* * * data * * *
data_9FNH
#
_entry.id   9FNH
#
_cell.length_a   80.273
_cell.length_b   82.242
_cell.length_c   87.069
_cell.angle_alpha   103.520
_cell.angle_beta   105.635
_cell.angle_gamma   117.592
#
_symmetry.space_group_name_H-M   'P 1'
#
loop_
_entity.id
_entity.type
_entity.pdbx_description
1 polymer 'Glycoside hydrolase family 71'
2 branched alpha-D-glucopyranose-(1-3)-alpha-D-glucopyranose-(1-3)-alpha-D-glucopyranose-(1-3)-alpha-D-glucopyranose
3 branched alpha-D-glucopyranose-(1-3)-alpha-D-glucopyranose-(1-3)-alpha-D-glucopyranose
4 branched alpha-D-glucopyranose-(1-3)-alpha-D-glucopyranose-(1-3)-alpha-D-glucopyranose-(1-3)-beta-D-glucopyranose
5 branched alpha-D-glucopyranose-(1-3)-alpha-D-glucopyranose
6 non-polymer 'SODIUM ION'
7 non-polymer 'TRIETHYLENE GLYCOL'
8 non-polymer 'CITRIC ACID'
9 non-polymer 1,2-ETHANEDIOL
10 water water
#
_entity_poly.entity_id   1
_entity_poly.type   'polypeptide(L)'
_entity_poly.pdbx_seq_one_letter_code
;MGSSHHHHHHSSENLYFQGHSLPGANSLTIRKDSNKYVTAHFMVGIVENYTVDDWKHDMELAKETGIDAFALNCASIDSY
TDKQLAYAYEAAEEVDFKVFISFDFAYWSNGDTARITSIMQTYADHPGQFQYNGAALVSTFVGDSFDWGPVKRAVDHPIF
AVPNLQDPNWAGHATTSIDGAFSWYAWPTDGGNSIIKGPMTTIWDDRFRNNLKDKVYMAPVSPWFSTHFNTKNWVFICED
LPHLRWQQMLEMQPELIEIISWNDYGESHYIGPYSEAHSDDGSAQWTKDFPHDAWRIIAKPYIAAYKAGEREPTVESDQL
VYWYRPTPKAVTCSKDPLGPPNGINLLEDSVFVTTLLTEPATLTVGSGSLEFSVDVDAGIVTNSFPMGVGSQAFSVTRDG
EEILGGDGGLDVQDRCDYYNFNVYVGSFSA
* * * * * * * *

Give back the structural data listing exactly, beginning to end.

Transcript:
data_9FNH
#
_entry.id   9FNH
#
_cell.length_a   80.273
_cell.length_b   82.242
_cell.length_c   87.069
_cell.angle_alpha   103.520
_cell.angle_beta   105.635
_cell.angle_gamma   117.592
#
_symmetry.space_group_name_H-M   'P 1'
#
loop_
_entity.id
_entity.type
_entity.pdbx_description
1 polymer 'Glycoside hydrolase family 71'
2 branched alpha-D-glucopyranose-(1-3)-alpha-D-glucopyranose-(1-3)-alpha-D-glucopyranose-(1-3)-alpha-D-glucopyranose
3 branched alpha-D-glucopyranose-(1-3)-alpha-D-glucopyranose-(1-3)-alpha-D-glucopyranose
4 branched alpha-D-glucopyranose-(1-3)-alpha-D-glucopyranose-(1-3)-alpha-D-glucopyranose-(1-3)-beta-D-glucopyranose
5 branched alpha-D-glucopyranose-(1-3)-alpha-D-glucopyranose
6 non-polymer 'SODIUM ION'
7 non-polymer 'TRIETHYLENE GLYCOL'
8 non-polymer 'CITRIC ACID'
9 non-polymer 1,2-ETHANEDIOL
10 water water
#
_entity_poly.entity_id   1
_entity_poly.type   'polypeptide(L)'
_entity_poly.pdbx_seq_one_letter_code
;MGSSHHHHHHSSENLYFQGHSLPGANSLTIRKDSNKYVTAHFMVGIVENYTVDDWKHDMELAKETGIDAFALNCASIDSY
TDKQLAYAYEAAEEVDFKVFISFDFAYWSNGDTARITSIMQTYADHPGQFQYNGAALVSTFVGDSFDWGPVKRAVDHPIF
AVPNLQDPNWAGHATTSIDGAFSWYAWPTDGGNSIIKGPMTTIWDDRFRNNLKDKVYMAPVSPWFSTHFNTKNWVFICED
LPHLRWQQMLEMQPELIEIISWNDYGESHYIGPYSEAHSDDGSAQWTKDFPHDAWRIIAKPYIAAYKAGEREPTVESDQL
VYWYRPTPKAVTCSKDPLGPPNGINLLEDSVFVTTLLTEPATLTVGSGSLEFSVDVDAGIVTNSFPMGVGSQAFSVTRDG
EEILGGDGGLDVQDRCDYYNFNVYVGSFSA